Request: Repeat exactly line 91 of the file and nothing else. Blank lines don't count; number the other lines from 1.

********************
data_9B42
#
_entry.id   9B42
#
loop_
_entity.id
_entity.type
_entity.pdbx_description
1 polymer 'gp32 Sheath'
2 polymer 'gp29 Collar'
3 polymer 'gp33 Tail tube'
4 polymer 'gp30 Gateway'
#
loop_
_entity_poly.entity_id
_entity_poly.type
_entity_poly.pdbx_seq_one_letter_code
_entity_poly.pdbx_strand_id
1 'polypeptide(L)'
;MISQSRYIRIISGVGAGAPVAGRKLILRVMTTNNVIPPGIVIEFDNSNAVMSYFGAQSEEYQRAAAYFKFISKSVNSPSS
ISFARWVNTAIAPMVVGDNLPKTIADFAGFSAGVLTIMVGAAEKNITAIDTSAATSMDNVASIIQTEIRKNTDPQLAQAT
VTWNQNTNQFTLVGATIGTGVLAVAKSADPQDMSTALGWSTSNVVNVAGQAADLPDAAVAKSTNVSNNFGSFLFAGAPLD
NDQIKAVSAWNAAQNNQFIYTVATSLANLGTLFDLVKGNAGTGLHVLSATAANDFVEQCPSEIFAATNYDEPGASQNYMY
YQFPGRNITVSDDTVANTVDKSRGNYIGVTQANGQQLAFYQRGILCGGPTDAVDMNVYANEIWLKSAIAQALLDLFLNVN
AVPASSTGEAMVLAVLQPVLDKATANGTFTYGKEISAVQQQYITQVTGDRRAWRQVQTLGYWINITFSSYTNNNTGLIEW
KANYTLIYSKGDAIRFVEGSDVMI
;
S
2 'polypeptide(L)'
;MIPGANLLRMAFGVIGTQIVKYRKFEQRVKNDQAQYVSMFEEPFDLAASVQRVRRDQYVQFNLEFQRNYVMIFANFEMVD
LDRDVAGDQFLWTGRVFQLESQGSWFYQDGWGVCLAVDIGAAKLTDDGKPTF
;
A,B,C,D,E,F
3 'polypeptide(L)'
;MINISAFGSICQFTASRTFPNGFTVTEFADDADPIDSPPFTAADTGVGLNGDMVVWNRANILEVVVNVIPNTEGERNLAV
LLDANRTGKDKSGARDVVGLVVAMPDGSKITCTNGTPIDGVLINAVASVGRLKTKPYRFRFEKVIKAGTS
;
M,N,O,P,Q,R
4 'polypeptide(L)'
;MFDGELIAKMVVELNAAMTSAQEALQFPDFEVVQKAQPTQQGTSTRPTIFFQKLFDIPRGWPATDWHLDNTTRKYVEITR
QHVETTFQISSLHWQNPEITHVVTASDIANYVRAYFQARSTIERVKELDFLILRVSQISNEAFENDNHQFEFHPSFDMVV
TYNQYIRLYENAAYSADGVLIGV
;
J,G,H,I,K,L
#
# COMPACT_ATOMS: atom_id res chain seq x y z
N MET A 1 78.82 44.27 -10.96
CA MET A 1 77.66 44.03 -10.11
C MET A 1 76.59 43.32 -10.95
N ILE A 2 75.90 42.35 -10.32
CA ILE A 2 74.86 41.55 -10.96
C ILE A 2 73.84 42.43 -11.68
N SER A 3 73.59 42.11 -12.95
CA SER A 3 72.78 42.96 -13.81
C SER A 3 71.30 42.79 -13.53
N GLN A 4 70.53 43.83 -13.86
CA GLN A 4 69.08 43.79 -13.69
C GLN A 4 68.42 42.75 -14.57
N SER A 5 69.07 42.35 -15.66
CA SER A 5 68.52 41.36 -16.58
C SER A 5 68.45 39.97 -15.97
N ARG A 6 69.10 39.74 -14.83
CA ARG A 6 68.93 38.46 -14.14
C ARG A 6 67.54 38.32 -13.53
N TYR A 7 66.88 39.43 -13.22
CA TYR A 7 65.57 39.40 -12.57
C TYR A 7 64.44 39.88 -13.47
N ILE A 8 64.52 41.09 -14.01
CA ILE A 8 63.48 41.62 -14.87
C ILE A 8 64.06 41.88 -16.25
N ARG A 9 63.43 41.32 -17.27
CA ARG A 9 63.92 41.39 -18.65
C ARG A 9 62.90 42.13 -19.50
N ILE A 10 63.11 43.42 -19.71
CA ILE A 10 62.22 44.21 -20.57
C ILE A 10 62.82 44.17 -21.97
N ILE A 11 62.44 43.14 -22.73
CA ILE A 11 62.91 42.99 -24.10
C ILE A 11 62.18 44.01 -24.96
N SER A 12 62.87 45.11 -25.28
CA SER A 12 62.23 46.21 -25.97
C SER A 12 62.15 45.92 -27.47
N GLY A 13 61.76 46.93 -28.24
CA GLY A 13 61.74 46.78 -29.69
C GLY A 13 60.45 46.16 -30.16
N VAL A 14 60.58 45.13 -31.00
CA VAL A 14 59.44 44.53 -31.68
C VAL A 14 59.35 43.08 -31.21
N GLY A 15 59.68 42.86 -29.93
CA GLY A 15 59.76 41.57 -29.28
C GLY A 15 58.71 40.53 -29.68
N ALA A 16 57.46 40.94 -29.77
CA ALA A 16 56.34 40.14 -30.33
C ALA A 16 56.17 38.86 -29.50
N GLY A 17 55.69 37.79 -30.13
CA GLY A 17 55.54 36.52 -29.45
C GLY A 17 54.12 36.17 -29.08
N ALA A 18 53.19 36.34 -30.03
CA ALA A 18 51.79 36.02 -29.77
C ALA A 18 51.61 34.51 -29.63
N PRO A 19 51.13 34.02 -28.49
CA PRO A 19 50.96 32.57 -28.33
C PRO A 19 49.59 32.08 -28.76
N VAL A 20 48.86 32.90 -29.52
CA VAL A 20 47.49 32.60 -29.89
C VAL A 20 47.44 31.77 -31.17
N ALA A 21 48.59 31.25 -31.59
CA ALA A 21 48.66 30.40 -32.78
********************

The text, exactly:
C GLY A 15 58.71 40.53 -29.68